i know august (after the 7th) wont be reclassified as autumn, but i would suggest that nature and daylength (as used by the anglo-saxons) would indicate why their seasonal definition is different to ours.

Share this post


Link to post
Share on other sites

I see it as Extended summer or Extended winter,if it happens to snow or a hard frost in November or early April it is winter to me the same as a hot April or October  can be as good as any summers days,its Summer to me!

Share this post


Link to post
Share on other sites

Well September is alot warmer than May, if you want to go on day length you're right but on 2M temps and humidity no May isn't summer.

Share this post


Link to post
Share on other sites

When was the last time Autumn started on Aug 7th, it doesn't even start on Sept 7th nowadays.  :rofl:

 

Thats a massive flaw in your argument and something you conveniently omitted from your OP. :D

Share this post


Link to post
Share on other sites

When was the last time Autumn started on Aug 7th, it doesn't even start on Sept 7th nowadays.  :rofl:

 

Thats a massive flaw in your argument and something you conveniently omitted from your OP. :D

The last time was probably about a thousand years ago! When the anglo saxon era ended.

You conveniently overlook the bit about using daylength, which is a constant. The point about this is that a different system was employed by people in the past to determine when their seasons started. Using daylength makes alot of sense. And i think our idea of what autumn should be like has also changed.

Isnt autumn a time for harvesting fruits and crops? Most fruits and all crops are finished by our current astronomical date, and sept 1st is half way through..

Anyway, its not an argument, it was an interesting article i came across and thought it would be of interest here, the way different things were used in the past to determine their seasons. Personally, i fully understand it and agree with it. I dont expect the closed minded to find it of interest though! :p

Share this post


Link to post
Share on other sites

Oh, I find it interesting - and I understand the rationale behind it. I just don't agree with it. I'm still very much in summer mode even in early September.

Share this post


Link to post
Share on other sites

Oh, I find it interesting - and I understand the rationale behind it. I just don't agree with it. I'm still very much in summer mode even in early September.

Fair play sir.

We differ there though as im not in summer mode, which is probably why i find myself drawn to the saxon version.

Share this post


Link to post
Share on other sites

When was the last time Autumn started on Aug 7th, it doesn't even start on Sept 7th nowadays.  :rofl:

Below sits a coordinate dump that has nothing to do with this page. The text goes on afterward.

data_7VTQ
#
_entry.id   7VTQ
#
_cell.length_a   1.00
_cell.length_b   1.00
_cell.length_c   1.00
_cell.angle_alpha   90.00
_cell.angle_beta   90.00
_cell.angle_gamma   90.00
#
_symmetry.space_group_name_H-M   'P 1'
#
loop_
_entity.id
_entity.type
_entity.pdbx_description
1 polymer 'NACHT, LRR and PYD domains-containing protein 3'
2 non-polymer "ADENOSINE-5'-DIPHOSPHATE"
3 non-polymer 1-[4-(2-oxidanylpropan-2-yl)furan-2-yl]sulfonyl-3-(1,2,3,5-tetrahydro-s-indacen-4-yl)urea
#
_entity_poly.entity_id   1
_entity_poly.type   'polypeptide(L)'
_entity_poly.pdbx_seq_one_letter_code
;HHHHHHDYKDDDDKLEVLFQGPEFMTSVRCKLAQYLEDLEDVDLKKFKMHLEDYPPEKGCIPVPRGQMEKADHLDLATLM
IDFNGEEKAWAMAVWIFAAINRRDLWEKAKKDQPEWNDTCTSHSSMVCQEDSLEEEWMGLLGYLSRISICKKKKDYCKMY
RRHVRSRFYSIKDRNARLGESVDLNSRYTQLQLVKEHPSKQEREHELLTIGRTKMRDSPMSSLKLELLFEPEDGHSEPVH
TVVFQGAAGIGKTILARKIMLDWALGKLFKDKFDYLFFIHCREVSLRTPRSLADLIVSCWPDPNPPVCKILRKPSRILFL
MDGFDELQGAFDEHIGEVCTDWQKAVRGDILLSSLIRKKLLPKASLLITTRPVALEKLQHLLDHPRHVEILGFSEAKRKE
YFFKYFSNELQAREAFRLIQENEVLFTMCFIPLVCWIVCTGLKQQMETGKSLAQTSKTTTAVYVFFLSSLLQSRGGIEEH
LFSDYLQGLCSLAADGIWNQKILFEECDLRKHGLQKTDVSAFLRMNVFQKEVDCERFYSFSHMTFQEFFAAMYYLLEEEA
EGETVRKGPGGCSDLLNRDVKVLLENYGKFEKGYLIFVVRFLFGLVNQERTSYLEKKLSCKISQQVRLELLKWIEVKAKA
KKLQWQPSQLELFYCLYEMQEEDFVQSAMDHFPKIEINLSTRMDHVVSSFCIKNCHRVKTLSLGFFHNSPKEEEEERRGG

Thats a massive flaw in your argument and something you conveniently omitted from your OP. :D

 

I could go with all of it apart from this August 7th, maybe 21st feb, 21st May, 21st aug ,21st nov ?

Share this post


Link to post
Share on other sites

I could go with all of it apart from this August 7th, maybe 21st feb, 21st May, 21st aug ,21st nov ?

I thought Autumn was all bar two weeks in June in this country?!

Share this post


Link to post
Share on other sites

I find myself drawn to those dates too.. 

I certainly find June 21st-Sept 21st as 'summer' to be wrong as that only accounts for the warmest 3 month period totally ignoring the light situation. Same goes for winter - no way December 15th feels like anything other than winter despite it being milder than early March (sometimes).

 

My views on this have skewed a little since moving to Berlin...

November certainly feels like winter - it's dark, endlessly gloomy & Christmas is coming. Winters here are colder & gloomier than the UK but we make a far faster recovery in spring. It's the core Nov-Jan period that feels most like winter as sunshine is rare under endless low cloud and temps hover around -1c to 4c the whole time. The city is pretty glum in this period bar the bit round xmas as entertainment choices are limited to smoky bars & staying at home drinking cheap beer...

Feb, especially later in the month feels springlike as the low cloud lifts and birds start singing again. Thoughts turn to the coming season in the garden too.

Things rapidly warm & turn very sunny into spring with far fewer of the cold damp days like back home (although they do happen). Coldest max this month was 14c so you know it isn't yet true summer but for large parts of the time it's as good as.

Summer feels longer here and is far more reliable - the city is happy and there are endless outdoor events, parties & things to do. But even so - the light changes in late August so although its still warm (and still warm into Sept) you can feel the vice beginning to tighten as the long evenings start to fade..